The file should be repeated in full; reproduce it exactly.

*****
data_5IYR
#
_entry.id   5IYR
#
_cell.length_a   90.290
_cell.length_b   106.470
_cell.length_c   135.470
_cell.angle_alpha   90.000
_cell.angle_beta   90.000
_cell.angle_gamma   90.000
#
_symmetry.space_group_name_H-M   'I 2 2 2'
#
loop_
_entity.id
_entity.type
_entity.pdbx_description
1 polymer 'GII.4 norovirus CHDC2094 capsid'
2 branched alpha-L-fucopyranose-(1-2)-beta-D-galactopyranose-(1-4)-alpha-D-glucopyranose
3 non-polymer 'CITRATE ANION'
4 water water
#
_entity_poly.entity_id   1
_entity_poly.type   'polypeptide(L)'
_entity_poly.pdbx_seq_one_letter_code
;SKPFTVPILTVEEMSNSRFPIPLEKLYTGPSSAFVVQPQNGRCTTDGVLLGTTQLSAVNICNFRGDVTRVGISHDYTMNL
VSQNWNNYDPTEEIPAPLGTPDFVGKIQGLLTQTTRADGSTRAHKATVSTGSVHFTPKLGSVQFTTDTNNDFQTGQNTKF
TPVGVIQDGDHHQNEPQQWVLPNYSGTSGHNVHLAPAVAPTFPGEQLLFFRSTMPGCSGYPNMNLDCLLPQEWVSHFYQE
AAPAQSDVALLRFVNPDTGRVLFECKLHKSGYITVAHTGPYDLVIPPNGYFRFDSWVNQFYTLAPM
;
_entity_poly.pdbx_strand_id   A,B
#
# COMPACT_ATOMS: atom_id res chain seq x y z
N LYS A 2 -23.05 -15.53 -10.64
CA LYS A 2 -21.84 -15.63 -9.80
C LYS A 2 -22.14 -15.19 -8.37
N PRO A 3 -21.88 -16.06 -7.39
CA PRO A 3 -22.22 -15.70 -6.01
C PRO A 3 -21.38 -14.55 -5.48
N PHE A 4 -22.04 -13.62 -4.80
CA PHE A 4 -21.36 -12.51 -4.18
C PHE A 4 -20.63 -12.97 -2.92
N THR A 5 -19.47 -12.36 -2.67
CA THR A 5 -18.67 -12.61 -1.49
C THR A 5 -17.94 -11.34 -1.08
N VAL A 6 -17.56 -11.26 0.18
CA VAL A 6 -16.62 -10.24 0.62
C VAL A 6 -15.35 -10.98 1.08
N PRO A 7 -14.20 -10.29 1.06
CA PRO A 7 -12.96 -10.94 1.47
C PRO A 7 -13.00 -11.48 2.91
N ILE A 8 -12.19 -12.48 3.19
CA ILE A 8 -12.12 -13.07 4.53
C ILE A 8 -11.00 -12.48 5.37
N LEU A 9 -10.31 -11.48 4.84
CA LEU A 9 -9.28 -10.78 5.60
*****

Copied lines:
data_5IYR
#
_entry.id   5IYR
#
_cell.length_a   90.290
_cell.length_b   106.470
_cell.length_c   135.470
_cell.angle_alpha   90.000
_cell.angle_beta   90.000
_cell.angle_gamma   90.000
#
_symmetry.space_group_name_H-M   'I 2 2 2'
#
loop_
_entity.id
_entity.type
_entity.pdbx_description
1 polymer 'GII.4 norovirus CHDC2094 capsid'
2 branched alpha-L-fucopyranose-(1-2)-beta-D-galactopyranose-(1-4)-alpha-D-glucopyranose
3 non-polymer 'CITRATE ANION'
4 water water
#
_entity_poly.entity_id   1
_entity_poly.type   'polypeptide(L)'
_entity_poly.pdbx_seq_one_letter_code
;SKPFTVPILTVEEMSNSRFPIPLEKLYTGPSSAFVVQPQNGRCTTDGVLLGTTQLSAVNICNFRGDVTRVGISHDYTMNL
VSQNWNNYDPTEEIPAPLGTPDFVGKIQGLLTQTTRADGSTRAHKATVSTGSVHFTPKLGSVQFTTDTNNDFQTGQNTKF
TPVGVIQDGDHHQNEPQQWVLPNYSGTSGHNVHLAPAVAPTFPGEQLLFFRSTMPGCSGYPNMNLDCLLPQEWVSHFYQE
AAPAQSDVALLRFVNPDTGRVLFECKLHKSGYITVAHTGPYDLVIPPNGYFRFDSWVNQFYTLAPM
;
_entity_poly.pdbx_strand_id   A,B
#
# COMPACT_ATOMS: atom_id res chain seq x y z
N LYS A 2 -23.05 -15.53 -10.64
CA LYS A 2 -21.84 -15.63 -9.80
C LYS A 2 -22.14 -15.19 -8.37
N PRO A 3 -21.88 -16.06 -7.39
CA PRO A 3 -22.22 -15.70 -6.01
C PRO A 3 -21.38 -14.55 -5.48
N PHE A 4 -22.04 -13.62 -4.80
CA PHE A 4 -21.36 -12.51 -4.18
C PHE A 4 -20.63 -12.97 -2.92
N THR A 5 -19.47 -12.36 -2.67
CA THR A 5 -18.67 -12.61 -1.49
C THR A 5 -17.94 -11.34 -1.08
N VAL A 6 -17.56 -11.26 0.18
CA VAL A 6 -16.62 -10.24 0.62
C VAL A 6 -15.35 -10.98 1.08
N PRO A 7 -14.20 -10.29 1.06
CA PRO A 7 -12.96 -10.94 1.47
C PRO A 7 -13.00 -11.48 2.91
N ILE A 8 -12.19 -12.48 3.19
CA ILE A 8 -12.12 -13.07 4.53
C ILE A 8 -11.00 -12.48 5.37
N LEU A 9 -10.31 -11.48 4.84
CA LEU A 9 -9.28 -10.78 5.60